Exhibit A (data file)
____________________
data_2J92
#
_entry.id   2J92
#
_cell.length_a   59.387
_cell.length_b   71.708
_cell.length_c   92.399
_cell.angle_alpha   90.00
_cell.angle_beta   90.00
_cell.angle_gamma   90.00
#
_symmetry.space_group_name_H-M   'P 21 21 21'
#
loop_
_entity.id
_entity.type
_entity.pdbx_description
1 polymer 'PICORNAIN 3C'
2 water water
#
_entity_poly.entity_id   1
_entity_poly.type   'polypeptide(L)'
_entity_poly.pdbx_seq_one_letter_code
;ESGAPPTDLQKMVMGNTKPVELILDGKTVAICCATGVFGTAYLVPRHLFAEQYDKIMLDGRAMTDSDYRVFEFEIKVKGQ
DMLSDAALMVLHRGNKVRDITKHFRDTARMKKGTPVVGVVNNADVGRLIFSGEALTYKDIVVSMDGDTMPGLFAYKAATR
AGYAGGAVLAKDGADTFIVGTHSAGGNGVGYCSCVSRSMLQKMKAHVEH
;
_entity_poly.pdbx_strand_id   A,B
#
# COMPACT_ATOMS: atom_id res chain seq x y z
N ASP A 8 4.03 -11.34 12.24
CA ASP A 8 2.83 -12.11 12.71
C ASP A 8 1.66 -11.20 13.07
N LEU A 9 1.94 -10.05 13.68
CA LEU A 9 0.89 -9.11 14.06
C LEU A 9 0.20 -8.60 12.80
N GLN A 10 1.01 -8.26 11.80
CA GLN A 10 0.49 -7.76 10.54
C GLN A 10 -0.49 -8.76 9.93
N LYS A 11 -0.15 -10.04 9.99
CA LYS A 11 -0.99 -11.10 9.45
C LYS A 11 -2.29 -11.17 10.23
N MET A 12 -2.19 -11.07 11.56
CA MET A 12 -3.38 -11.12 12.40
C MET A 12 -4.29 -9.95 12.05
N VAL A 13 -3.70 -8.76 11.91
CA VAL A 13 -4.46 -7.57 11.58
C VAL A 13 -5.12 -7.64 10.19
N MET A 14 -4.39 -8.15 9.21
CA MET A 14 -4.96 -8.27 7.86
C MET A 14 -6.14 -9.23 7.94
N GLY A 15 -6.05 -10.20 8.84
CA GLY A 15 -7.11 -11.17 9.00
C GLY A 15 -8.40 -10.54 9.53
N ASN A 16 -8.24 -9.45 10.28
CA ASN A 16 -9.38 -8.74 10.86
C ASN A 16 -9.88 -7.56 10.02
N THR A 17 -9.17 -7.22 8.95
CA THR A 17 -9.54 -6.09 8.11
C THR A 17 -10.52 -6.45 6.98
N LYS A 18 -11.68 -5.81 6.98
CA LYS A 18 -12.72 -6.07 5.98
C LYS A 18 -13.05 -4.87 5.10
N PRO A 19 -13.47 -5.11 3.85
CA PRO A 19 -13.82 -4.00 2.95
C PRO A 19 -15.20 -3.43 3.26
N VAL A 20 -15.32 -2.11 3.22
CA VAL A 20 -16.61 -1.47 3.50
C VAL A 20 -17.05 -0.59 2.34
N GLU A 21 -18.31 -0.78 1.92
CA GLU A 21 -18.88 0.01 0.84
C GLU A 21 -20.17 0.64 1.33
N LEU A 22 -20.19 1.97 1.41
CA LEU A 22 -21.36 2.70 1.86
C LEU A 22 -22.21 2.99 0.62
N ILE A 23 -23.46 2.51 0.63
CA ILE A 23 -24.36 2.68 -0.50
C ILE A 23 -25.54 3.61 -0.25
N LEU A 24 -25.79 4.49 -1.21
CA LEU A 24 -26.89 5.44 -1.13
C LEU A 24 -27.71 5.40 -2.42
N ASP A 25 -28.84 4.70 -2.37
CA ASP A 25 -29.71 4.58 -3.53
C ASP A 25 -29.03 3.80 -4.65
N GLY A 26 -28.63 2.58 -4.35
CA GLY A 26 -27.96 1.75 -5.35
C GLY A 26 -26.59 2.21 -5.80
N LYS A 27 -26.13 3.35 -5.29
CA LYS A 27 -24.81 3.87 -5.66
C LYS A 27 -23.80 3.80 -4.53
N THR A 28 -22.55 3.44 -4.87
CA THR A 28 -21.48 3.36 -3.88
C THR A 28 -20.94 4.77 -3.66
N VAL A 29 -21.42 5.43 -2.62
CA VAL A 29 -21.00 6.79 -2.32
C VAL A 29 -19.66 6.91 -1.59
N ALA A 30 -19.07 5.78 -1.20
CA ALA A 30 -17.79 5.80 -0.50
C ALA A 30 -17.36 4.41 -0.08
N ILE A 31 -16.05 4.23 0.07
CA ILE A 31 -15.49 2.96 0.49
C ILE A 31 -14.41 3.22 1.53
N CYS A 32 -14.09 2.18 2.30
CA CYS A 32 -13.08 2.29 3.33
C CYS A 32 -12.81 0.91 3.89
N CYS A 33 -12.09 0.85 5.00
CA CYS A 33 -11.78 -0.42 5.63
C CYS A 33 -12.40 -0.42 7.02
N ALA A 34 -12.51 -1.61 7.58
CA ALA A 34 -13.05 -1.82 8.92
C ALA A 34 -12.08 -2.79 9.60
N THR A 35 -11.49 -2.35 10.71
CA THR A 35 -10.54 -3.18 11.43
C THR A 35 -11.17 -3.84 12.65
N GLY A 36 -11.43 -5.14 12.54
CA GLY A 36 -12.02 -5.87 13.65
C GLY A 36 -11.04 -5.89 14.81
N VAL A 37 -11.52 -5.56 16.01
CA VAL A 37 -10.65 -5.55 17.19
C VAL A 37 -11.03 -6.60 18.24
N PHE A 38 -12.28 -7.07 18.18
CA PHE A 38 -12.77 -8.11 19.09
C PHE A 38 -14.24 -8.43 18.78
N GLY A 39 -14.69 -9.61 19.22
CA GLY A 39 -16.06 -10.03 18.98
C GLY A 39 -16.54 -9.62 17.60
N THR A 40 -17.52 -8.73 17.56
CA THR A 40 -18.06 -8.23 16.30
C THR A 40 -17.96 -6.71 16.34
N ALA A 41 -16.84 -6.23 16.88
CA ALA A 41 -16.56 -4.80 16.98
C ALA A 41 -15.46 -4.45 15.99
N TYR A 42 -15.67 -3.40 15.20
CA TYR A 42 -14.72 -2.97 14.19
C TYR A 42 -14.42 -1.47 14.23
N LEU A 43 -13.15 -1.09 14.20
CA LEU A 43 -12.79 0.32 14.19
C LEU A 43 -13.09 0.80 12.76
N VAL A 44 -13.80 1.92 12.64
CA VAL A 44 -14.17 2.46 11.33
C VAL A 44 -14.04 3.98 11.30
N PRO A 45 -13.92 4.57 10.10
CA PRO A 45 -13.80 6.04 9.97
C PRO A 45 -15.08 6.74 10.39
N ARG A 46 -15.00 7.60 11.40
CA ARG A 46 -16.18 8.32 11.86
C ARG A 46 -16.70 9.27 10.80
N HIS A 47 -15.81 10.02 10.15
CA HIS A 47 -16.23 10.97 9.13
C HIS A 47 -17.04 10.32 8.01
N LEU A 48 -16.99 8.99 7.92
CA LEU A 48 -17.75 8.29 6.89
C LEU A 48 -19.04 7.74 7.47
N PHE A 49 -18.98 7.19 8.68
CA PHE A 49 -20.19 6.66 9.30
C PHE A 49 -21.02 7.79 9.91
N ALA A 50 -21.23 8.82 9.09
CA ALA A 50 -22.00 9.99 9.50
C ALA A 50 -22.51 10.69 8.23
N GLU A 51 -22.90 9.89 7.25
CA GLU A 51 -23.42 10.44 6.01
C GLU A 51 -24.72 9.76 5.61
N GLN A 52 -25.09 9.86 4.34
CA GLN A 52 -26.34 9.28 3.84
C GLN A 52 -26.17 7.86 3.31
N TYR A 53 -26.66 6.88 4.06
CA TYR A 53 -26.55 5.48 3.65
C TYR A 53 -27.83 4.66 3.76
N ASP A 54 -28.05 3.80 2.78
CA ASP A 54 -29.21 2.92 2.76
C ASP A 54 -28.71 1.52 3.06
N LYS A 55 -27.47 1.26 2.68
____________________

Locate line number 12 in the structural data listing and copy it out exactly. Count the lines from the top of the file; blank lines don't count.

_symmetry.space_group_name_H-M   'P 21 21 21'